The drive to Kentucky was beautiful; the colors of fall still remained on the branches. Through the raindrops I wondered where all the other people were going on their travels. Were they going to work or a day of errands or on a trip of discovery?

We arrived at Fort Campbell in time for a ceremony for the Gold Star Families. This was not the reason for our trip, but we felt it was important to attend the ceremony. We were honored to be escorted by CPT Sean Hinrichs, who was Shane’s platoon leader. I am sure that Sean’s parents are as proud of their son as we are of Shane. And now I finally had the opportunity to meet the man who spent so many hours with my son.

The ceremony was very moving and, at the end, a family member placed a yellow rose inside the blue star. When I returned to my chair, I felt so small and was so glad to be able to hold Kurt’s hand. 

Sean then took us to the site of the monuments for the fallen Soldiers of the 101st Airborne Division (Air Assault), 327th Infantry Regiment. This was my reason to venture to Fort Campbell; the trip gave me an opportunity to lay my hands on a monument. It is the monument that bares the names of the Soldiers who paid the ultimate sacrifice in Operation OEF XI May 2010 – May 2011. The monument is inscribed on both sides with the men who gave their lives for honor and country.

It bares Shane’s name. And then a Merlin caught my eye – it flew low and settled in a pine tree. At that moment, I felt a wave of peace come over me. It is a fleeting thing, but I am so grateful for those precious moments of peace. I began to grasp that brotherhood of honor, duty, and commitment.

Later in our visit, we got to meet Shane’s brothers-in-arms and their families. We spent lunches and dinners in conversations wrapped in love and respect. We laughed and we cried. I was able to put faces and voices to the men; the men so important to Shane. We were invited over to Doc’s house; a house filled with love.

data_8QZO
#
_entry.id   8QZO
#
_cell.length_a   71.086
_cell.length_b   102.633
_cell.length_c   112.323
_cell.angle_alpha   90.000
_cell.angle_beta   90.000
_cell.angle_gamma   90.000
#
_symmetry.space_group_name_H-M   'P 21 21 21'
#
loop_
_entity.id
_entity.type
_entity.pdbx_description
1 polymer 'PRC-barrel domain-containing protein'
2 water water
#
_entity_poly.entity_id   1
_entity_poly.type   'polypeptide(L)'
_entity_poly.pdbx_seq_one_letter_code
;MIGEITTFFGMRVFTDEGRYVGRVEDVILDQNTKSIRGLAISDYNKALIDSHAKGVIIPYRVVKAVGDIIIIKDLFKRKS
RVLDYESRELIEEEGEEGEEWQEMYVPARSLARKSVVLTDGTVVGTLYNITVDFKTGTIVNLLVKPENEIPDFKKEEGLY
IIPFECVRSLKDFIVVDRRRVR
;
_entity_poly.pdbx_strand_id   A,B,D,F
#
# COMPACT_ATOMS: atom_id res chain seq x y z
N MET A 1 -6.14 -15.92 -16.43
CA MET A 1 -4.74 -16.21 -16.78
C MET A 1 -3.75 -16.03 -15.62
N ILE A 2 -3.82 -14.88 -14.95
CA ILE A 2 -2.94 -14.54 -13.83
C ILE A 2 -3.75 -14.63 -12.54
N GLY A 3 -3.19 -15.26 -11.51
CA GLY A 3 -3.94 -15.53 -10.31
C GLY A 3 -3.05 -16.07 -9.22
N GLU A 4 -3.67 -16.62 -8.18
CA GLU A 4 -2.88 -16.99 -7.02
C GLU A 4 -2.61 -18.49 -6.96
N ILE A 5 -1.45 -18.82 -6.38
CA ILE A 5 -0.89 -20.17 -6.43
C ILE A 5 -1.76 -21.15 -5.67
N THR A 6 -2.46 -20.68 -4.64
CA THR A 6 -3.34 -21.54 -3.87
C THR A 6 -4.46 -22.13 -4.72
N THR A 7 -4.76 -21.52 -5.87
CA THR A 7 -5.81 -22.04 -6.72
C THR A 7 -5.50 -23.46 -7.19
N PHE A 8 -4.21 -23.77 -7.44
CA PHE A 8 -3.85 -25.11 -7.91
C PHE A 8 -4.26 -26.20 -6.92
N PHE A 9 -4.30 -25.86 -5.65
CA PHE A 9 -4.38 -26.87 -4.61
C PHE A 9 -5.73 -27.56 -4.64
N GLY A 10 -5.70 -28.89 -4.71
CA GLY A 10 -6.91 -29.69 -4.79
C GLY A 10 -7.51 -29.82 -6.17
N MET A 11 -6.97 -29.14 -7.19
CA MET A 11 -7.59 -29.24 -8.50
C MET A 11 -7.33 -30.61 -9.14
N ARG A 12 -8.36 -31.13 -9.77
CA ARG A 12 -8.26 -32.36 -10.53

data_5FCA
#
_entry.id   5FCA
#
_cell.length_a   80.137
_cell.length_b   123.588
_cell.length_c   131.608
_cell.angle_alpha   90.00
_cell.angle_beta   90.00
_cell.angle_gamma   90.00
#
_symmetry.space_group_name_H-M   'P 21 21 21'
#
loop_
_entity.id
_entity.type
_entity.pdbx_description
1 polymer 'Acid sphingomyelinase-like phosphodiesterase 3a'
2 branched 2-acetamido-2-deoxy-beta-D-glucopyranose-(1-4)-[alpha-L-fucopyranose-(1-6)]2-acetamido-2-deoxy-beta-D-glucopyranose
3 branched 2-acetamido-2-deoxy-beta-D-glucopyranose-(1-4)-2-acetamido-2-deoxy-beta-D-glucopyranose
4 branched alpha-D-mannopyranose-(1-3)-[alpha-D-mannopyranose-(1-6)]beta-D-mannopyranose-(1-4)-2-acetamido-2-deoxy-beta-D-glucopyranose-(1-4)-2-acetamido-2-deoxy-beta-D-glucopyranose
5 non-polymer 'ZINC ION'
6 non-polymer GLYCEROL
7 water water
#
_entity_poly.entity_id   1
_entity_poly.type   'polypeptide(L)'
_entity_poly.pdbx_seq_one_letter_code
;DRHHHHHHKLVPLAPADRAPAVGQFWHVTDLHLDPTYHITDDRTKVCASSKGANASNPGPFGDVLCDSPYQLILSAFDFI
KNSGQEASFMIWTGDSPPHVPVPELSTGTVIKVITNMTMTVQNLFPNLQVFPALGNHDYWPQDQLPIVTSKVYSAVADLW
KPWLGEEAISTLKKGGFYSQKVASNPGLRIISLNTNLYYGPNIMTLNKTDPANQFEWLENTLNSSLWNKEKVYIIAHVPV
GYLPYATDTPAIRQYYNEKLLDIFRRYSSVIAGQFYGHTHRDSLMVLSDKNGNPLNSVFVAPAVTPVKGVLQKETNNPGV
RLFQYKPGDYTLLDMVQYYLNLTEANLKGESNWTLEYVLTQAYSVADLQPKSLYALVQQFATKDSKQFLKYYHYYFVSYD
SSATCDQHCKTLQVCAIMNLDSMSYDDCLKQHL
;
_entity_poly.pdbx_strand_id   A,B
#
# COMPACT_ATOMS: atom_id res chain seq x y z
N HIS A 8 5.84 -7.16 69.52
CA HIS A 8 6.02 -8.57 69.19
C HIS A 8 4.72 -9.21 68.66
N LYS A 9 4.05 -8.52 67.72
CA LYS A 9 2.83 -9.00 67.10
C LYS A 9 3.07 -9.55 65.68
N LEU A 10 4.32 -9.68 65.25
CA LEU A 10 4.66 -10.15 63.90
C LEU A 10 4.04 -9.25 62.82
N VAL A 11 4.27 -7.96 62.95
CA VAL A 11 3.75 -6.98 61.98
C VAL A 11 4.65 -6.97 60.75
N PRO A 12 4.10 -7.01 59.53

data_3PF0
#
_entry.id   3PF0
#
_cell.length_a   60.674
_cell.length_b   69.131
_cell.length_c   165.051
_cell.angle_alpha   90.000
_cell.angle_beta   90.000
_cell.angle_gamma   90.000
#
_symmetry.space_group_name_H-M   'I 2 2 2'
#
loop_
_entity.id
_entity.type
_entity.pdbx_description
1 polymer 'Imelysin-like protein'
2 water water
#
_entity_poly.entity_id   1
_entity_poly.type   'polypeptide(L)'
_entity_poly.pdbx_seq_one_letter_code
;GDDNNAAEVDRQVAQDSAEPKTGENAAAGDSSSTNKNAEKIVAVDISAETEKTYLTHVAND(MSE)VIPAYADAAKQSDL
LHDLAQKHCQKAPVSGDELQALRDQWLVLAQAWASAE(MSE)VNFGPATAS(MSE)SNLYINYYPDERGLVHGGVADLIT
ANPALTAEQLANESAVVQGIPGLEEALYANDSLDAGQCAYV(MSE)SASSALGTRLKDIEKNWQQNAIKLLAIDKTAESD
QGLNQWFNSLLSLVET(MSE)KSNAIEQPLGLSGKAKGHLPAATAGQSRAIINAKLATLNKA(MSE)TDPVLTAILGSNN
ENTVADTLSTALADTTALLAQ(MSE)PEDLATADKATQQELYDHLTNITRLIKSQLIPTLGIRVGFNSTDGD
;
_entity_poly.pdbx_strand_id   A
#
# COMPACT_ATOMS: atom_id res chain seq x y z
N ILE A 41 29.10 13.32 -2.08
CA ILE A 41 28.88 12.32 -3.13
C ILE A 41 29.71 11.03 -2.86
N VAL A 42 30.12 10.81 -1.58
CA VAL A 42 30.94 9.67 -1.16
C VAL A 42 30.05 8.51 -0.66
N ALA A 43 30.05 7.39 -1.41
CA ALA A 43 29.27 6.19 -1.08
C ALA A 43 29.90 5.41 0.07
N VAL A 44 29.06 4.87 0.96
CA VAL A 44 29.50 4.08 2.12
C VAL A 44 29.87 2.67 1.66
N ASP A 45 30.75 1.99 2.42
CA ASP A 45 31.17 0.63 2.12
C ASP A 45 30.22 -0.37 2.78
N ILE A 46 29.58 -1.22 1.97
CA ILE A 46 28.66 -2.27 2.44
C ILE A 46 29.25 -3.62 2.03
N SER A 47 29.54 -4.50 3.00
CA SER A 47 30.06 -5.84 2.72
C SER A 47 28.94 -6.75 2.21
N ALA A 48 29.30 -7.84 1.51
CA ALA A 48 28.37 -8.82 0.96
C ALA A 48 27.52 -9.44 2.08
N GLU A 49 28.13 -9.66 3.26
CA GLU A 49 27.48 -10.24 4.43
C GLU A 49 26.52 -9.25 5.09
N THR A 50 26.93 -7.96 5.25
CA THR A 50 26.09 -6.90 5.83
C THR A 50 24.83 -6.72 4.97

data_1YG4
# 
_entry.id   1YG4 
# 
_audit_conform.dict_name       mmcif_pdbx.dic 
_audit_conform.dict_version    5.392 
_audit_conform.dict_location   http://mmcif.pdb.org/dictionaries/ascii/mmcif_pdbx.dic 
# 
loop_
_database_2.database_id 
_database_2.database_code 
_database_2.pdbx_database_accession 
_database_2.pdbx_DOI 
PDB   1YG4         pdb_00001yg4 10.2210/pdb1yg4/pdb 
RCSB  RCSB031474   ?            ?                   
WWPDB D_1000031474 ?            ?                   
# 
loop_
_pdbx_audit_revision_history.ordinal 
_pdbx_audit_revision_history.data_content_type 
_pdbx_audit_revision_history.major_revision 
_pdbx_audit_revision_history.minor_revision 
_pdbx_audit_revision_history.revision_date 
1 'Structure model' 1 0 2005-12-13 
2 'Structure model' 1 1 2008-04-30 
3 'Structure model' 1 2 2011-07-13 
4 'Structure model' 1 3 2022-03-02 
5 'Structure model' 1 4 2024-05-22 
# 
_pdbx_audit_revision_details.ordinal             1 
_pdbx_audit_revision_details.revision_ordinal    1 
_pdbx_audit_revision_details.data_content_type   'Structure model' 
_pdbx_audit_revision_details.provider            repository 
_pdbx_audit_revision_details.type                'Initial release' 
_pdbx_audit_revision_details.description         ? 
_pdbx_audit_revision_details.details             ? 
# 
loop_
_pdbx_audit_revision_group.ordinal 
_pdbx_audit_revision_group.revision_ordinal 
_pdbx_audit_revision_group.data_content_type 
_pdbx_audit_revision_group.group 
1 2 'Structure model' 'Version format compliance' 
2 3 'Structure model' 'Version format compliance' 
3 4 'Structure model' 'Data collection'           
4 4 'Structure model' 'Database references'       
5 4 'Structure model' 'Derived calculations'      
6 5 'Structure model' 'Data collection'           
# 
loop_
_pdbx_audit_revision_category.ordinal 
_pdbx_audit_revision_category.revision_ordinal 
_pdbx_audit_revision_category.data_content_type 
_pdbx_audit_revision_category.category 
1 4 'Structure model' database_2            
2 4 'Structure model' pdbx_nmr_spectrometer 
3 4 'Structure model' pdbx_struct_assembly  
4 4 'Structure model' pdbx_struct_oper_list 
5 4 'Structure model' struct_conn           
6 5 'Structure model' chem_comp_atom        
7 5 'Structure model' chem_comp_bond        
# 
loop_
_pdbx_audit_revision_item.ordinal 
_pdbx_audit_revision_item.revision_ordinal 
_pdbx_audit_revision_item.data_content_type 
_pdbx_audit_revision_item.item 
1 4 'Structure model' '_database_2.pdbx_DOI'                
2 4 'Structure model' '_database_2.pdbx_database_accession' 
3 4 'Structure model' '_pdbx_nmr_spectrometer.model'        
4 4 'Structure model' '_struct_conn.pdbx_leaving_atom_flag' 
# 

I was now able to fully realize that I will never truly understand this brotherhood, but that is okay because it is something only the men of the 101st Airborne Division, 1/327th, Bravo Company – those Bushmaster Brothers can understand.

Each of the men will forever hold a special place in my heart. I am grateful to have been given this opportunity to witness the brotherhood.

As we drove home, the skies were no longer pouring rain; instead, the sun was poking through the clouds as my thoughts drifted in and out of peace.

As I continue to “put one foot in front of the other.”

Always and forever,
Shane’s Mammy and Beth’s Momma

Sunday, December 11, 2011

Wreaths Across America

On the second Saturday of December, coordinated wreath laying ceremonies occurred at Veteran cemeteries sponsored by Wreaths Across America. I did not attend the ceremony on Saturday; instead, I went to Great Lakes National Cemetery today. I did not attend the ceremony because my time at the cemetery is filled with quiet reflection.